Shifting

Over the years I have noticed a pervasive misunderstanding about the concept of shifting.  There is a tendency to consider shifting as solely an act of moving a finger from one place to another.  This approach is an example of initiating movement based on what we can see in front of us, and not “where is our weight balanced?”

In order to reduce tension and increase reliability and flexibility, it is necessary to think in terms of positions and large motor movements.  Essentially:  SHIFTING WEIGHT!  Once we have identified the path to balance weight under the fingers on the string, then it follows logically that we do not shift the hand or the finger, but we shift the arm weight to facilitate the movement of the hand and finger.

train analogy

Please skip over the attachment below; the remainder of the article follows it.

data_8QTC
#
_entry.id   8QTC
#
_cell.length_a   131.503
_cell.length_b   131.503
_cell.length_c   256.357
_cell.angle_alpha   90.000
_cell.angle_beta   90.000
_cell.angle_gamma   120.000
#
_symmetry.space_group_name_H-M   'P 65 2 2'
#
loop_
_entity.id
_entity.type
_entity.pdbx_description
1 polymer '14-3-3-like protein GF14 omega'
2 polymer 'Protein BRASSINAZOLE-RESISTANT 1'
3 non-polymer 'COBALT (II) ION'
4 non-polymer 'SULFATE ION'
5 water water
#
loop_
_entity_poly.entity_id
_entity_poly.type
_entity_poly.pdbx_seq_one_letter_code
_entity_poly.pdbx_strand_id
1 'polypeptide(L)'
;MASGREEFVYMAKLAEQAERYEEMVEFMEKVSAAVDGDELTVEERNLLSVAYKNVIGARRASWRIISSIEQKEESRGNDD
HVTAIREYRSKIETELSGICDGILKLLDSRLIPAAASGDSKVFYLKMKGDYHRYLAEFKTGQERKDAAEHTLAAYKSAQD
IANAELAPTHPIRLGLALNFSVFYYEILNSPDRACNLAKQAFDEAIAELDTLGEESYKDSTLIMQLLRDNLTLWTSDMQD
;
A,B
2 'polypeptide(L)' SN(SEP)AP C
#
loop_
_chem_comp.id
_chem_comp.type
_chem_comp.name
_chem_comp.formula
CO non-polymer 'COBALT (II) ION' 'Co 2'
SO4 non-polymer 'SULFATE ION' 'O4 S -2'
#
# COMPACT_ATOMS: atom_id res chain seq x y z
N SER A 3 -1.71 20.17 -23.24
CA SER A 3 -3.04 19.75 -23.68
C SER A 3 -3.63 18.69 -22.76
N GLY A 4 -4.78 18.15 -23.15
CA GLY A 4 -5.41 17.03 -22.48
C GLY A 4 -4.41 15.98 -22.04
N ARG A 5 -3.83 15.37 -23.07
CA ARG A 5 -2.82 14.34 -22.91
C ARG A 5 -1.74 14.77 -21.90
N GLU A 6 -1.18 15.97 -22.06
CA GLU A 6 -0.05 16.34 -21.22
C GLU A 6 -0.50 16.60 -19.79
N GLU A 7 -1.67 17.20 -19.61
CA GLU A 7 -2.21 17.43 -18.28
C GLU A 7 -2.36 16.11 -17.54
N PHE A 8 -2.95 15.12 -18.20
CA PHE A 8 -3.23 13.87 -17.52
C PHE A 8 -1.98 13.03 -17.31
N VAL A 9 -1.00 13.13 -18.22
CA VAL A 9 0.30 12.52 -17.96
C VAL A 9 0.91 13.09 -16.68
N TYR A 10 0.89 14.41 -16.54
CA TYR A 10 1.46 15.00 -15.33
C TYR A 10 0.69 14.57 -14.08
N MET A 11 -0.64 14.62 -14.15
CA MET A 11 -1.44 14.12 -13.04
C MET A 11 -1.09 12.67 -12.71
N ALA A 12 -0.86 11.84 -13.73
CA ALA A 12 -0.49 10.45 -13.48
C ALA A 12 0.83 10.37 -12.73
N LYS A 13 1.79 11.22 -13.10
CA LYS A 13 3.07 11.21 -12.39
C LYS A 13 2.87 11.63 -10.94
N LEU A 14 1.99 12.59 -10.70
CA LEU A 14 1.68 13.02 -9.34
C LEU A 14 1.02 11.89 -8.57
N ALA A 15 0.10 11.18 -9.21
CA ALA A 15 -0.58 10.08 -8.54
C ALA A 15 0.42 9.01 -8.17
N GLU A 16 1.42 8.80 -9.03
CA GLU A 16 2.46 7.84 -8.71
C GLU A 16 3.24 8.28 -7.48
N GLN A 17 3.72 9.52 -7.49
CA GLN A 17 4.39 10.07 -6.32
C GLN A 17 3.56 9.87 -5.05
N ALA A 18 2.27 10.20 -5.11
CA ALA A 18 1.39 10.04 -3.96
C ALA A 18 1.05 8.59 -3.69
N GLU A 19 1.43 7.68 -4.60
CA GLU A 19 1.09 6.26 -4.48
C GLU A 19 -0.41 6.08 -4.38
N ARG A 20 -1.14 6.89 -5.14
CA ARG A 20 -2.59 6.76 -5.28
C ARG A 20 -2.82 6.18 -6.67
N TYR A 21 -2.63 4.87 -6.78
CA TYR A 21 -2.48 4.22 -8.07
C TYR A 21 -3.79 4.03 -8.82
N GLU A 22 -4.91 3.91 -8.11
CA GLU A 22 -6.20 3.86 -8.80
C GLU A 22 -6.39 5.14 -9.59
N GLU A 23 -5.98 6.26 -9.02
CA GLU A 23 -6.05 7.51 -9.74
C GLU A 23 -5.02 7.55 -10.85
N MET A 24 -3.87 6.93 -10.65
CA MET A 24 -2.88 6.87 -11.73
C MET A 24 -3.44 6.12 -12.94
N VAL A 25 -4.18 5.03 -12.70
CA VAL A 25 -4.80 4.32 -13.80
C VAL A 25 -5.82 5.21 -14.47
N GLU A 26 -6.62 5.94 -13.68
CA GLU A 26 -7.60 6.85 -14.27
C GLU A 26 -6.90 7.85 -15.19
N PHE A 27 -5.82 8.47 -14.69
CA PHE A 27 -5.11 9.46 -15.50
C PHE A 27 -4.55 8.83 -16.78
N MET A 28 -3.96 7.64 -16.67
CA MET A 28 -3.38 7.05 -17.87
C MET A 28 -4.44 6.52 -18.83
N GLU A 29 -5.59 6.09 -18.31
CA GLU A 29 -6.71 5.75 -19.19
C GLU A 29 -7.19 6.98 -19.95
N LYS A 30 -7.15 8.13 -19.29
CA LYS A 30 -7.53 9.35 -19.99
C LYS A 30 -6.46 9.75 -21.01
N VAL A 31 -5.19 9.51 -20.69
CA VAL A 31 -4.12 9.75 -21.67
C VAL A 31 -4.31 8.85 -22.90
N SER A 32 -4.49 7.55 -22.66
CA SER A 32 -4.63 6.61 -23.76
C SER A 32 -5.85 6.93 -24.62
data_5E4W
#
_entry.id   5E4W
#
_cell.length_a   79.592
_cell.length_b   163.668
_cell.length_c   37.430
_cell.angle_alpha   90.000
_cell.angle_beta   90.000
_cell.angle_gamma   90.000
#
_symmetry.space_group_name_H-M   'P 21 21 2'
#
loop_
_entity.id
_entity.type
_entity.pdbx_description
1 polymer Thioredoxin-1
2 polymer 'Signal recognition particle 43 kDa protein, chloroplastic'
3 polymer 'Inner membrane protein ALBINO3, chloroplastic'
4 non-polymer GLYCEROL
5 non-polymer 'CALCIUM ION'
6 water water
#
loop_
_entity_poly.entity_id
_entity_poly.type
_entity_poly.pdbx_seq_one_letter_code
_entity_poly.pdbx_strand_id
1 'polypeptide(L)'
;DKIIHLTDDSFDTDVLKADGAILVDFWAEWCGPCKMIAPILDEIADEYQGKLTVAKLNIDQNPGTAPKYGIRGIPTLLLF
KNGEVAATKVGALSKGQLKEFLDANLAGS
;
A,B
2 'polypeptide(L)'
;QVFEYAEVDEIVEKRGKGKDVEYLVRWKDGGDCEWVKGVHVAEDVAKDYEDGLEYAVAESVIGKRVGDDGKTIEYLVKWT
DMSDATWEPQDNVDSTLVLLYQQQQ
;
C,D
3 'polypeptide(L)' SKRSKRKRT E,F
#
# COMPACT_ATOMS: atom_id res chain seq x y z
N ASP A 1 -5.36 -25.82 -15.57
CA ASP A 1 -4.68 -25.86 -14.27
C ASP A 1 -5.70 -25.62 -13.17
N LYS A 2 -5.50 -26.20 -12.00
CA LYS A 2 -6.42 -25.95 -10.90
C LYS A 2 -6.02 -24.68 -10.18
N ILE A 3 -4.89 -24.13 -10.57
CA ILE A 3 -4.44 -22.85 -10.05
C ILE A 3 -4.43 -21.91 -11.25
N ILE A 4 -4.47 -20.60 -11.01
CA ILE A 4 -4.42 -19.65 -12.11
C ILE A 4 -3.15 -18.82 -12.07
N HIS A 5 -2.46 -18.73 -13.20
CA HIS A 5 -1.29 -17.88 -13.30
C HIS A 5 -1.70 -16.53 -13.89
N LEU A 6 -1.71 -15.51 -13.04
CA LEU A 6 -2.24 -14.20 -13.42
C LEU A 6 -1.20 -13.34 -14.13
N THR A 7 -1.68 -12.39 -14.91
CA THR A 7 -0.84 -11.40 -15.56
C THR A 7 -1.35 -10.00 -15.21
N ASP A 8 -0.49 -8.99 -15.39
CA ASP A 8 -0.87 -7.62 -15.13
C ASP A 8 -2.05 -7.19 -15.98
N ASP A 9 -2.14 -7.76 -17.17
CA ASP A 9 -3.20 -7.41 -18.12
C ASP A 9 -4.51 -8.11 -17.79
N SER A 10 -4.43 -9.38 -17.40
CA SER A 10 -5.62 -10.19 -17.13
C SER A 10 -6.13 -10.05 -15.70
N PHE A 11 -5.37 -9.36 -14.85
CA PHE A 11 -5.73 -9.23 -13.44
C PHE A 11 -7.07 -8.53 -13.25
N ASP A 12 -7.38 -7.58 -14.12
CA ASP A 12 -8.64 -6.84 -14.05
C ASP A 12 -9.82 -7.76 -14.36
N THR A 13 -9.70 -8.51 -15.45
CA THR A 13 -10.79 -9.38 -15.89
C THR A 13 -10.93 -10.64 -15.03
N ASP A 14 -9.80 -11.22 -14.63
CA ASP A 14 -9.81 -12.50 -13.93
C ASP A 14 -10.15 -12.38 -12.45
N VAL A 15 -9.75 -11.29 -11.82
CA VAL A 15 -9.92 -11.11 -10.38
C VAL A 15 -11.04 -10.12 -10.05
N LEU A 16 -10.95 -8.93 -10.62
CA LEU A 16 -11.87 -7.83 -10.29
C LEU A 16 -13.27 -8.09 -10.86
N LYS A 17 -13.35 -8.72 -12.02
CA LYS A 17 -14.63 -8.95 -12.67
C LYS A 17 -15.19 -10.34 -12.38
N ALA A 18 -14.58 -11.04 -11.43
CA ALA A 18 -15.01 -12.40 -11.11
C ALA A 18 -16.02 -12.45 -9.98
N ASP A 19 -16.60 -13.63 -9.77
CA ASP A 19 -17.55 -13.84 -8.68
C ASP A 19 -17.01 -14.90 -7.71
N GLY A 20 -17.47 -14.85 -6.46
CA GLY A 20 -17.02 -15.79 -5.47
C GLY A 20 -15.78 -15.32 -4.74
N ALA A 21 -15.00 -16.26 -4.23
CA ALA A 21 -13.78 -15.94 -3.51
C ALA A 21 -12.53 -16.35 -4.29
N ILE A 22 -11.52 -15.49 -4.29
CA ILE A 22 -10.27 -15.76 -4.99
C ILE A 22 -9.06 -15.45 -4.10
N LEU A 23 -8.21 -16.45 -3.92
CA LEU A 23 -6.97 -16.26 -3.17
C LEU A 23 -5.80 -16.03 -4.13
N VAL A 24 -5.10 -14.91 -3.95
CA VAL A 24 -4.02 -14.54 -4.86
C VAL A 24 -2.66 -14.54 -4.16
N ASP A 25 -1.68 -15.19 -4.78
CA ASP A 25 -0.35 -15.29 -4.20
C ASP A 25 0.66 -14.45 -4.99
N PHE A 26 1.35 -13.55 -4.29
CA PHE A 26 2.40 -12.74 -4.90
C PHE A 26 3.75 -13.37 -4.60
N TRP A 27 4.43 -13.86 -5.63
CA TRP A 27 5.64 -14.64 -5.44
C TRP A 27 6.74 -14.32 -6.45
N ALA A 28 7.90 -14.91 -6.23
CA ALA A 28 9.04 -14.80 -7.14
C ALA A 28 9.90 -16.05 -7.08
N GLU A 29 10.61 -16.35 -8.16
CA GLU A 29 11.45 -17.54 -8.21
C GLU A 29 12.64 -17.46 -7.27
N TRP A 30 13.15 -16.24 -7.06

Consider this scenario:  A train, a train car, and passengers in the train car, all riding down the track.  The passengers want to get from point A to point B  expending minimal energy, stress or tension.  What is the best way for them to get there?  Should they get out of the train car and push it?  Or  should they go to the front of the train and push the engine?  Of course not!  Their energy is best utilized by remaining in the passenger car (sitting with good balanced posture, of course!) and allowing the engine, with its massive size, weight and fuel source, to do the work.  The engine pulls the train car, and the passengers go along for the ride.  (See photo – “double click”  to enlarge.)  So our fingers are the passengers.  They rest on the string, and they are moved from position to position by shifting arm weight. In this way, the fingers can retain balance, and remain buoyant and available for continuous vibrato!

 

 

 

 

 

 

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